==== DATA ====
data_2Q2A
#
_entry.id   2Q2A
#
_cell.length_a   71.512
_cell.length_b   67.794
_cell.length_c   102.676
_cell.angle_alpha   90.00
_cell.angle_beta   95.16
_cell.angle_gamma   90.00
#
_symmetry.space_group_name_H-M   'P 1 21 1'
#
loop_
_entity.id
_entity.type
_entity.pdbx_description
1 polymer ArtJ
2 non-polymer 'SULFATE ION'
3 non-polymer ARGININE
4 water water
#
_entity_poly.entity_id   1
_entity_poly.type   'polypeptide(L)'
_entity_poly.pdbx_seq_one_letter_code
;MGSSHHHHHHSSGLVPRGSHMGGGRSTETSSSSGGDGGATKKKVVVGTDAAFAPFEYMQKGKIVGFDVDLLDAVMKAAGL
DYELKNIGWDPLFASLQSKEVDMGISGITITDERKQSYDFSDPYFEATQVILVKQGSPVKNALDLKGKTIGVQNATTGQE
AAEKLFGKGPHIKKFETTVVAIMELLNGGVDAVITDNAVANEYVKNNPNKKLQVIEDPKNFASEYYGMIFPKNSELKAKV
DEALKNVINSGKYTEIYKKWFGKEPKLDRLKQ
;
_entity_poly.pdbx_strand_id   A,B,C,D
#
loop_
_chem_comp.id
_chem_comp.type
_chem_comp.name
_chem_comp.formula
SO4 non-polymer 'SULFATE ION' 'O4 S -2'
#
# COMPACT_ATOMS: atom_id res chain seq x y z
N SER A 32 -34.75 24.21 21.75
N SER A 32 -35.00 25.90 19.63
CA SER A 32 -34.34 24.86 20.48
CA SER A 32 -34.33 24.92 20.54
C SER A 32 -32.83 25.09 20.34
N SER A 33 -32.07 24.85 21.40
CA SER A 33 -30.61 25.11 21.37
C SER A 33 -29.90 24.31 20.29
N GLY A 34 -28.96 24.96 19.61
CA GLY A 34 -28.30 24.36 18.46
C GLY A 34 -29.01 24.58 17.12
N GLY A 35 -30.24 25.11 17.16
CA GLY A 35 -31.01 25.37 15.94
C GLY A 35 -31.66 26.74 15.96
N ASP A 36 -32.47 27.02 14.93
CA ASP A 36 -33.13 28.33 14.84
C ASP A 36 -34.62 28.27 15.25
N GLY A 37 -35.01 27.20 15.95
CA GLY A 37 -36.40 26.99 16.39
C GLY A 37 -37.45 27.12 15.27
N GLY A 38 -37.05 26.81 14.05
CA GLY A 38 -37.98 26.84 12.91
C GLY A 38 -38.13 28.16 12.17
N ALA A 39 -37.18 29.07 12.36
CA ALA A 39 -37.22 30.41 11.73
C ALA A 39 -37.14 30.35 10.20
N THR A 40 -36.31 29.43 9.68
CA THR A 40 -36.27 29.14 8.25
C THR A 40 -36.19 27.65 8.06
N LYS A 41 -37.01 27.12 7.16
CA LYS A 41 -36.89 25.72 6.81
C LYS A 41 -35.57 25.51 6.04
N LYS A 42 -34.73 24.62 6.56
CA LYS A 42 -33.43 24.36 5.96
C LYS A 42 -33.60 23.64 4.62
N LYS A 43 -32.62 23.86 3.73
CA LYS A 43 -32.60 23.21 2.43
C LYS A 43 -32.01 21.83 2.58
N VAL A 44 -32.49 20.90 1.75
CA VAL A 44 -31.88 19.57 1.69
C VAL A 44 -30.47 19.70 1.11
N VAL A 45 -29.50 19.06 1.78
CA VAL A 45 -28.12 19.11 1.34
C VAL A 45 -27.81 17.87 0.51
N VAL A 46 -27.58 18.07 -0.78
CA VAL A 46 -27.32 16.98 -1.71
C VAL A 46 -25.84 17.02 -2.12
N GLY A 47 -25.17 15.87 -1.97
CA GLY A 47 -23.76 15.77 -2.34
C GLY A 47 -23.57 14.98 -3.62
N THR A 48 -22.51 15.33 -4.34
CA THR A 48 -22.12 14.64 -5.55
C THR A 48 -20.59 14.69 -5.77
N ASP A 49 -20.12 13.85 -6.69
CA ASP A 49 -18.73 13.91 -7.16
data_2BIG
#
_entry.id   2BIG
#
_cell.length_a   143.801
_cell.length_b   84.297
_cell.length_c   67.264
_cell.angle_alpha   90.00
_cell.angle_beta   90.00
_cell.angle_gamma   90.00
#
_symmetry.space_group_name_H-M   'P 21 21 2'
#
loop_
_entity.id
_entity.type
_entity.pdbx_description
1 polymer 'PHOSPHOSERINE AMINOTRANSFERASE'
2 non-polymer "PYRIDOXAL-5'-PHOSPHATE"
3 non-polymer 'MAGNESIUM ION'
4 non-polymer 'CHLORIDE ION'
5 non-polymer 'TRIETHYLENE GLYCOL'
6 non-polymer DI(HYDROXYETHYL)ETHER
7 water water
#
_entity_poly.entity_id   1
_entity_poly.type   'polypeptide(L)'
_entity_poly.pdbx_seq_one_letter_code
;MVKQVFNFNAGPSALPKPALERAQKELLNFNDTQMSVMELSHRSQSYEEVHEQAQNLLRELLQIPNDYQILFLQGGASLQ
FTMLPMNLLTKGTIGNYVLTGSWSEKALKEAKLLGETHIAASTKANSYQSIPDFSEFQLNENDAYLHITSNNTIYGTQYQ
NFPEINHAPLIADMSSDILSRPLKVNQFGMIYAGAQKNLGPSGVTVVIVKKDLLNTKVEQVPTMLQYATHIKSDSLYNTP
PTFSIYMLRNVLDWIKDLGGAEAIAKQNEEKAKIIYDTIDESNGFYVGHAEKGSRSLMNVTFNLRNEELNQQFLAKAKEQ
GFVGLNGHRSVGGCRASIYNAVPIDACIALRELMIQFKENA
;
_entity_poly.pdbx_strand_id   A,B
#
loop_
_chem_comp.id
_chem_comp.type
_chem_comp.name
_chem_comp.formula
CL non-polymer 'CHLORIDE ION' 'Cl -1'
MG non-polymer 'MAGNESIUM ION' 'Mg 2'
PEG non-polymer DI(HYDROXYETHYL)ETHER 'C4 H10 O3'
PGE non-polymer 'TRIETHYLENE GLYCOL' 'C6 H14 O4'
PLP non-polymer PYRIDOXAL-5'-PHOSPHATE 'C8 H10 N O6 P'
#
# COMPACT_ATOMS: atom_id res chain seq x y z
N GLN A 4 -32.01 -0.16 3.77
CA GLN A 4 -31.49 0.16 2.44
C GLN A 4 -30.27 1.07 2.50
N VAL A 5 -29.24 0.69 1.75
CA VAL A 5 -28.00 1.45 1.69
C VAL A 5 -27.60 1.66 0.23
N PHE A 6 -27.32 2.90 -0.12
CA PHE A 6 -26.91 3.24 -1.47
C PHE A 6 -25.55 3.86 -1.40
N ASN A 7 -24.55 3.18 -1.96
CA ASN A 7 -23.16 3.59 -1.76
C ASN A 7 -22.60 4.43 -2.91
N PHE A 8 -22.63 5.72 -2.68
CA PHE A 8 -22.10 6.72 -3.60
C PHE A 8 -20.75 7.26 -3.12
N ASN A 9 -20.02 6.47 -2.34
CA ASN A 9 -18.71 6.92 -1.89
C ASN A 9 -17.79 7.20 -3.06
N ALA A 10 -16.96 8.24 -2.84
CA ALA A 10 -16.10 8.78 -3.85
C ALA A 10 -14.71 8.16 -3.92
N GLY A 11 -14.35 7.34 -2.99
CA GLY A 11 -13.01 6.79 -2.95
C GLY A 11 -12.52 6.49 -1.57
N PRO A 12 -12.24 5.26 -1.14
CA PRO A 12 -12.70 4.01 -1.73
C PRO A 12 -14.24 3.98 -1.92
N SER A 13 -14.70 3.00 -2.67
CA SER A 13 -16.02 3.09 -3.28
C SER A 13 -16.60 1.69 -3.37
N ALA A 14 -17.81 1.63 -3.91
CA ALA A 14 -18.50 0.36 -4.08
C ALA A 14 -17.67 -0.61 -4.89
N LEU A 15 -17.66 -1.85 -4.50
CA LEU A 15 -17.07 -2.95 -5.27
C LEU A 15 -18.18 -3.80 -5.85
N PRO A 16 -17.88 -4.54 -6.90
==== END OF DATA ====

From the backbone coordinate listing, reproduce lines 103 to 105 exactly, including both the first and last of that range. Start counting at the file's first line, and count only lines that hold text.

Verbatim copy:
_cell.angle_alpha   90.00
_cell.angle_beta   90.00
_cell.angle_gamma   90.00